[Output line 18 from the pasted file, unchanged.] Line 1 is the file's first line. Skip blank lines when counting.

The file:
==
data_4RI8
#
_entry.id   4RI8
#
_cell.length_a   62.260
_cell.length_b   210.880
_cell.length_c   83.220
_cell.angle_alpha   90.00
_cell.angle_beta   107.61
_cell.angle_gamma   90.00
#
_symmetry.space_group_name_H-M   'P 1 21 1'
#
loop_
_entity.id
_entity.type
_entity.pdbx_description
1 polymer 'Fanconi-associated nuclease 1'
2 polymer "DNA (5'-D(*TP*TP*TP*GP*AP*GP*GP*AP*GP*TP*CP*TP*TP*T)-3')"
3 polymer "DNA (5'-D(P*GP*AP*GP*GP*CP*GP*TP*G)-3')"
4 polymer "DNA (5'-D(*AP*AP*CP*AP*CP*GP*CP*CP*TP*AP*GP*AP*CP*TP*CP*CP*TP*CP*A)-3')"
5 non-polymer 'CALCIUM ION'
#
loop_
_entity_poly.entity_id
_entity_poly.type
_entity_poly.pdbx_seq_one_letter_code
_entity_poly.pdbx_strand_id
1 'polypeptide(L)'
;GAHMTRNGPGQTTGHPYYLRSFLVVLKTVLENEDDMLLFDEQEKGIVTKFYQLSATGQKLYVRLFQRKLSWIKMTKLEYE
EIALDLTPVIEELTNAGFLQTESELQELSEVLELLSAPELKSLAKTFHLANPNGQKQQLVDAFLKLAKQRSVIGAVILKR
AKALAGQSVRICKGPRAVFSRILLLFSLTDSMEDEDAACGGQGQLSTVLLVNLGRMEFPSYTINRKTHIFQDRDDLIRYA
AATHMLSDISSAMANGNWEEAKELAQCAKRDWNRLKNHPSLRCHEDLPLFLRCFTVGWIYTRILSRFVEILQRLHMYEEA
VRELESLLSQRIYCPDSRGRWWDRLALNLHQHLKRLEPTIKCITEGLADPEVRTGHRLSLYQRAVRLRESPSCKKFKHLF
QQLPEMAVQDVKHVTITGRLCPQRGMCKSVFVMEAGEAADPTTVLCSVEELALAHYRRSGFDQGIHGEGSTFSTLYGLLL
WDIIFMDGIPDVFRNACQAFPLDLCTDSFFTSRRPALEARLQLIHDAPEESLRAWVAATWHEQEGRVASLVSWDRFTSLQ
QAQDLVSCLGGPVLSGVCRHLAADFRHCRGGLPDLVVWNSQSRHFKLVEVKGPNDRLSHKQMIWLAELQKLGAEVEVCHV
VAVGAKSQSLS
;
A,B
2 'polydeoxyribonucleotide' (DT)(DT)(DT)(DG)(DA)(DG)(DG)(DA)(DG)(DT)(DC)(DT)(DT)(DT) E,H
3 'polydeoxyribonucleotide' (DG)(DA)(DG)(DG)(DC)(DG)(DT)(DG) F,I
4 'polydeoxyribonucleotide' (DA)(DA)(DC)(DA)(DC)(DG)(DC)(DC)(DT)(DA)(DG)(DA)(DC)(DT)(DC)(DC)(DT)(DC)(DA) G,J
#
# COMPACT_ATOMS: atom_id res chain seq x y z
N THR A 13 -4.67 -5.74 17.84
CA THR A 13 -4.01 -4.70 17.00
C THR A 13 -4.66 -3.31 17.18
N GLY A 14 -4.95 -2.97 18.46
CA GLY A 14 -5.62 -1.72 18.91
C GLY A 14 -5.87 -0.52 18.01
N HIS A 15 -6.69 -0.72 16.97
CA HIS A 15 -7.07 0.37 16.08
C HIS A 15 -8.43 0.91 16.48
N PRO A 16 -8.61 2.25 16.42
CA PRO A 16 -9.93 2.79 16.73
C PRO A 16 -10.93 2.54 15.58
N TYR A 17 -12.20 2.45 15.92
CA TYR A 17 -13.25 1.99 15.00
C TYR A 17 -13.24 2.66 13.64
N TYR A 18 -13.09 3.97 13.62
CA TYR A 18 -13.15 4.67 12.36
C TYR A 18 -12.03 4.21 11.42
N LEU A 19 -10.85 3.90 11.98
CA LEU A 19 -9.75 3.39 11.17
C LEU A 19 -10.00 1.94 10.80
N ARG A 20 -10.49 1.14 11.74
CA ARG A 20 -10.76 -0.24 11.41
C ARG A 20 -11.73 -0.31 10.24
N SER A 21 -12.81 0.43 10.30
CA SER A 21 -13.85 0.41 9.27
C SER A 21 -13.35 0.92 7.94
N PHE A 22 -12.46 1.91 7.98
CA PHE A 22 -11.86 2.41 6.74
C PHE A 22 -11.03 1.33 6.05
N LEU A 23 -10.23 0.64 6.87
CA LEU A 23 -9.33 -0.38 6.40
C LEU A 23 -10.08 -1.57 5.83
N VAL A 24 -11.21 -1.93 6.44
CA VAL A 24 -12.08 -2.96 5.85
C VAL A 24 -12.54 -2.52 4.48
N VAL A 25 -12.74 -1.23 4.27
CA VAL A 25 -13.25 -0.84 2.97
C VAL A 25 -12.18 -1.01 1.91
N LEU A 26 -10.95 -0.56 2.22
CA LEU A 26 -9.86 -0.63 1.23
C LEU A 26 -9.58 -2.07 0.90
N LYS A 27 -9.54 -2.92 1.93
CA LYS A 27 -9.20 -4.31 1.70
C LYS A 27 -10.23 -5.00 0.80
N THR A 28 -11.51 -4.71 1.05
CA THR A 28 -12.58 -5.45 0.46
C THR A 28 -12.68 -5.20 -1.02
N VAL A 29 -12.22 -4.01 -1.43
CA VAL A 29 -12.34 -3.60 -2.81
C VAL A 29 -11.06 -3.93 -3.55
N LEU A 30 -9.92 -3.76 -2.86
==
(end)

1 polymer 'Fanconi-associated nuclease 1'